Inventor Bert Straus has developed a helmet that's soft on the outside. It could help protect players from concussions—if they can be persuaded to wear it
As an offensive tackle for the San Francisco 49ers in their glory years, Steve Wallace knew plenty about the dizzying pain of concussions. So when he got clobbered by a linebacker in 1994, he recalls, he expected the familiar blinding aftershock. Instead, Wallace walked away uninjured because he was wearing an ungainly foam helmet protector called a ProCap. "I was just waiting for that buzz, that pain you get, but it didn't happen," he says.
During a football season marked by head injuries and a quest to better protect players, the technology that spared Wallace may be poised for a comeback. Its inventor, a designer named Bert Straus, has incorporated the ProCap concept into a helmet he calls the Gladiator, with three layers of protection instead of the current two. The Gladiator has padding on the outside, then hard plastic, then more padding inside to distribute the energy of impact. The face mask is mounted on flexible plastic to absorb blows. "The answer is not to keep making these things harder," Straus says, smiling as he bashes his knee with one of his helmets.
The original ProCap was a curiosity worn in the early 1990s by a handful of players who had suffered concussions. It was a tough polyurethane foam shell stuck to a standard hard helmet with Velcro. Players thought it looked ridiculous, so it never caught on. "You wanted to look cool out there," says Mark Kelso, who as a safety for the Buffalo Bills wore the ProCap because of concussions. Kelso swallowed his pride and discovered, he says, that it worked well, adding years to his career. He is an investor in Protective Sports Equipment, a Pennsylvania company part-owned by Straus that made both the ProCap and today's Gladiator, now streamlined so it no longer seems like a prop from The Jetsons.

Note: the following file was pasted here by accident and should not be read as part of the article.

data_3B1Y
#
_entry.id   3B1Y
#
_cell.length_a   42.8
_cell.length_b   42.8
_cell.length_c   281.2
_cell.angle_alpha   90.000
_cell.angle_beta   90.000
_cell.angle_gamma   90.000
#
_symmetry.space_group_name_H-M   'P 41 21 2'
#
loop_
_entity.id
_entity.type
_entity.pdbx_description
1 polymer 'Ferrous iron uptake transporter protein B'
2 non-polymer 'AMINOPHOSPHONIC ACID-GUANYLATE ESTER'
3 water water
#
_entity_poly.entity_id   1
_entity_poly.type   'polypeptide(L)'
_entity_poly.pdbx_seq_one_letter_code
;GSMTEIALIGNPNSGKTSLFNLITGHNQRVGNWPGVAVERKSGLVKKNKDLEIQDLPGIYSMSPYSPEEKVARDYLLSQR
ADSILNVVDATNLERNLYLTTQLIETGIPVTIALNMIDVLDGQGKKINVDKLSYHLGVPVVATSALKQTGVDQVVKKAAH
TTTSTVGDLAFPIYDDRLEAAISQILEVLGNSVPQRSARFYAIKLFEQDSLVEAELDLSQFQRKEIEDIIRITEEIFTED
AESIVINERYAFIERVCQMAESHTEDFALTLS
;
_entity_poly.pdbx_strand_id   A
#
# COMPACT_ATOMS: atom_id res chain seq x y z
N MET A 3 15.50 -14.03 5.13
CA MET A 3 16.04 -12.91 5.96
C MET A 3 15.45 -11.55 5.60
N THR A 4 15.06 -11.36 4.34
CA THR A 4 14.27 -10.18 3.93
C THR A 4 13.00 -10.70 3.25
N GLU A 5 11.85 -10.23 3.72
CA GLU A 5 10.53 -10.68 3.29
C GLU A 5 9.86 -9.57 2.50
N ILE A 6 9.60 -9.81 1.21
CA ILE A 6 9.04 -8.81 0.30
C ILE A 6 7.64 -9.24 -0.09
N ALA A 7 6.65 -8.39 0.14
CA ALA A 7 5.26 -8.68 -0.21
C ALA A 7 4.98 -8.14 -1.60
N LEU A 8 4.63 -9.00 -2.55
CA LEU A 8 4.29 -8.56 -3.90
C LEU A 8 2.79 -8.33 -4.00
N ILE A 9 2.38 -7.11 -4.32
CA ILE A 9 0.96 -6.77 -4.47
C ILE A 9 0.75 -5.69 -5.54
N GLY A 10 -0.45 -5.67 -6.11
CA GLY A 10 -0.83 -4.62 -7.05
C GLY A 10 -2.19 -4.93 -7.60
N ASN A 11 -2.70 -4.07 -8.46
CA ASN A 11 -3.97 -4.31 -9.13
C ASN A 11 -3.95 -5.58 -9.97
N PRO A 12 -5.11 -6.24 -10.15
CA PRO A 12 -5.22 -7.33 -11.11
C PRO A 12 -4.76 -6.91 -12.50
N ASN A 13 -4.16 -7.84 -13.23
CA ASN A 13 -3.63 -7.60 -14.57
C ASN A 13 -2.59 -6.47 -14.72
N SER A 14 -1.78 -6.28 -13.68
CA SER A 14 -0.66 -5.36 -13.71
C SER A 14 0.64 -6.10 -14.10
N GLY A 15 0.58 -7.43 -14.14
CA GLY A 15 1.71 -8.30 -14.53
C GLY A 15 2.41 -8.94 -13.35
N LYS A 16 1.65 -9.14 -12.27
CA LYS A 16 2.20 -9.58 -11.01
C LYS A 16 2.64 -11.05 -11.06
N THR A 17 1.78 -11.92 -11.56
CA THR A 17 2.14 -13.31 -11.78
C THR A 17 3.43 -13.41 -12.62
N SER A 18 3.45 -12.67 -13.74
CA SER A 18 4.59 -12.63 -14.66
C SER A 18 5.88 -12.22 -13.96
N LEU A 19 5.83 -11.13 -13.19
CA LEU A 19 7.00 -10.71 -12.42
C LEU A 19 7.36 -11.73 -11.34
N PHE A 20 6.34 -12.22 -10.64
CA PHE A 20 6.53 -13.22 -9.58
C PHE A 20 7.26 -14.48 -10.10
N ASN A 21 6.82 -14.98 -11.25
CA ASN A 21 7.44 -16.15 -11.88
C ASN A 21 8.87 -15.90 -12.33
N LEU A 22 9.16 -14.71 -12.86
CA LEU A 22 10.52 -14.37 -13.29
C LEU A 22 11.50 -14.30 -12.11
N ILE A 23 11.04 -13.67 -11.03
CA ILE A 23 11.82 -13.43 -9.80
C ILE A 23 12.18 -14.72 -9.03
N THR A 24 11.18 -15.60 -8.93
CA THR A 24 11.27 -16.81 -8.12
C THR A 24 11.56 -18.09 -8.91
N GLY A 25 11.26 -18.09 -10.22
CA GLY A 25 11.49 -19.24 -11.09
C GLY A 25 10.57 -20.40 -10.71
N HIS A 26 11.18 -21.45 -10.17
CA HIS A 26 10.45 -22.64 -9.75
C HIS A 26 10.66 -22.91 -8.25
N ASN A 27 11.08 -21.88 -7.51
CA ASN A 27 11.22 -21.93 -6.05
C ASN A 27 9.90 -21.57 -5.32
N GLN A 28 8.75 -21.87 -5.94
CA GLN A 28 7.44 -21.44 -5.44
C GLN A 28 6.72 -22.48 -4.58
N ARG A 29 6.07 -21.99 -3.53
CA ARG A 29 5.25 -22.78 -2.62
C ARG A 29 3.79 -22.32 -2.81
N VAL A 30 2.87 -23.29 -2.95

As an independent designer, Straus has worked on everything from dental equipment to streetcars. He designed the ProCap in the 1980s after seeing players carted from the field on stretchers. He calls the Gladiator a passion, driven by the conviction that concussions can be stopped by abandoning rock-hard helmets. The National Football League says players can wear the Gladiator if it is approved by a national standards group. Straus says he's seeking approval. The real prize, though, is the much larger market for college and youth teams, which often take their cues from the pros.
One potential roadblock is a claim by some specialists that the foam shell, because blows are absorbed rather than glancing off of it, may transfer the energy of a hit from a player's head to his neck. Straus insists the theory is not backed by evidence, and Wallace and Kelso say that's contrary to anything they experienced in years of using the ProCap. "I never had another concussion when I wore it," Wallace says. "I want the guys out there to know about this."
A soft-sided helmet called the Gladiator
Players say it can reduce concussions
If pros use it, younger players may follow